AFTER EPIDEMIOLOGIC STUDIES in the 1980s and ’90s suggested that vitamin E might reduce cancer risk, researchers began to dig deeper into the role that the vitamin might play in cancer prevention. But their findings are showing that the relationship is complicated, and that the effects of consuming the vitamin from whole foods can be quite different from getting it from a bottle. In addition, the vitamin’s effect may depend on the dose consumed and the cancer examined.
A recent study, published in the Aug. 8 Journal of the National Cancer Institute, looked at data from 133,000 participants in the Shanghai Women’s Health Study and the Shanghai Men’s Health Study who consumed vitamin E in food or supplements, or both. The researchers found that the vitamin—in either form—significantly reduced the risk of liver cancer. A total of 267 participants developed liver cancer during the study, which followed the women for about 11 years and the men for about 5.5 years. Those with the highest level of vitamin E intake (more than 16 milligrams per day) showed up to a 40 percent lower risk of liver cancer than those with the lowest intake (less than 10 milligrams per day).
Xiao-Ou Shu, a medical epidemiologist at Vanderbilt-Ingram Cancer Center in Nashville, Tenn., who led the study, says this suggests “individuals may be able to lower their risk [of liver cancer] by increasing their consumption of foods rich in vitamin E.”
In high doses, like those delivered by some vitamin E supplements, the picture gets murkier—especially when other cancer sites are considered. Clinical trials that studied the effect of the vitamin E supplement alpha-tocopherol have had mixed results, with some suggesting that the vitamin could actually be detrimental.
Results from the large Selenium and Vitamin E Cancer Prevention Trial (SELECT), which was designed to determine if one or both of these supplements could help prevent prostate cancer, further cloud the picture. Analyses of results from this study, published in the Journal of the American Medical Association in 2011, showed that men who took a daily vitamin E supplement (400 international units—nearly 18 times the U.S. Recommended Daily Allowance) over a seven-year period had a 17 percent higher prostate cancer risk than men who took a placebo.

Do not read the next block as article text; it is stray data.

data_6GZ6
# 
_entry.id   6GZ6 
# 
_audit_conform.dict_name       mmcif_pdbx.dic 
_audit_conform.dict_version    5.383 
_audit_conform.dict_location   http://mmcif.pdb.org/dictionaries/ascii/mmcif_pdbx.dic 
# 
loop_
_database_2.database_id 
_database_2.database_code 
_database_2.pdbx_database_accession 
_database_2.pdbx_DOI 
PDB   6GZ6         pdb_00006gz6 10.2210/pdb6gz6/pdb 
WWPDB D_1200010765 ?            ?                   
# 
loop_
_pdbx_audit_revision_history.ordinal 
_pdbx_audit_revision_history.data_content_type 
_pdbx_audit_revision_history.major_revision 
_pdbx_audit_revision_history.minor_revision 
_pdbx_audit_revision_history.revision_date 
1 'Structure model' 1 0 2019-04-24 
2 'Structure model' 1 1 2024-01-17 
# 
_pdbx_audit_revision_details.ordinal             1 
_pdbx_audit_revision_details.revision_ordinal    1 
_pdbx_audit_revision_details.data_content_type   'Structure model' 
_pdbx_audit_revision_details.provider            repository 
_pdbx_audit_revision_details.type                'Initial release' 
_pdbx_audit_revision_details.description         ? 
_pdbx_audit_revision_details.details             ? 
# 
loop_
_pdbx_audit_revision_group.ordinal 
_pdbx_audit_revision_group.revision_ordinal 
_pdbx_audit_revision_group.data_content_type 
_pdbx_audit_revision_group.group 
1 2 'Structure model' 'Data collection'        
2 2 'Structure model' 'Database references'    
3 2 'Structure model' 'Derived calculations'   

The main finding from SELECT, says Eric Klein, a urologist at the Cleveland Clinic who led the study, is that vitamins are biologically active agents that can be harmful when taken in higher amounts than what would normally be found in foods. “There is minimal to no evidence that high doses of vitamin E [beyond what’s found in food] are helpful for preventing any disease,” says Klein.
Other studies are ongoing, examining potential links between the consumption of different doses and varieties of vitamin E supplements and the risk of developing a range of cancers.
For now, the best way to derive potential cancer risk-reduction benefits from vitamin E is to get the vitamin naturally, according to Joseph Gonzales, a dietitian with the Physicians Committee for Responsible Medicine who focuses on the link between nutrition and cancer. “Vitamin E works in concert with vitamin C in natural whole-food sources to quench free radicals and protect DNA,” he says. “When you take one nutrient out and synthesize it chemically, it just doesn’t seem to work the same as the natural food.”
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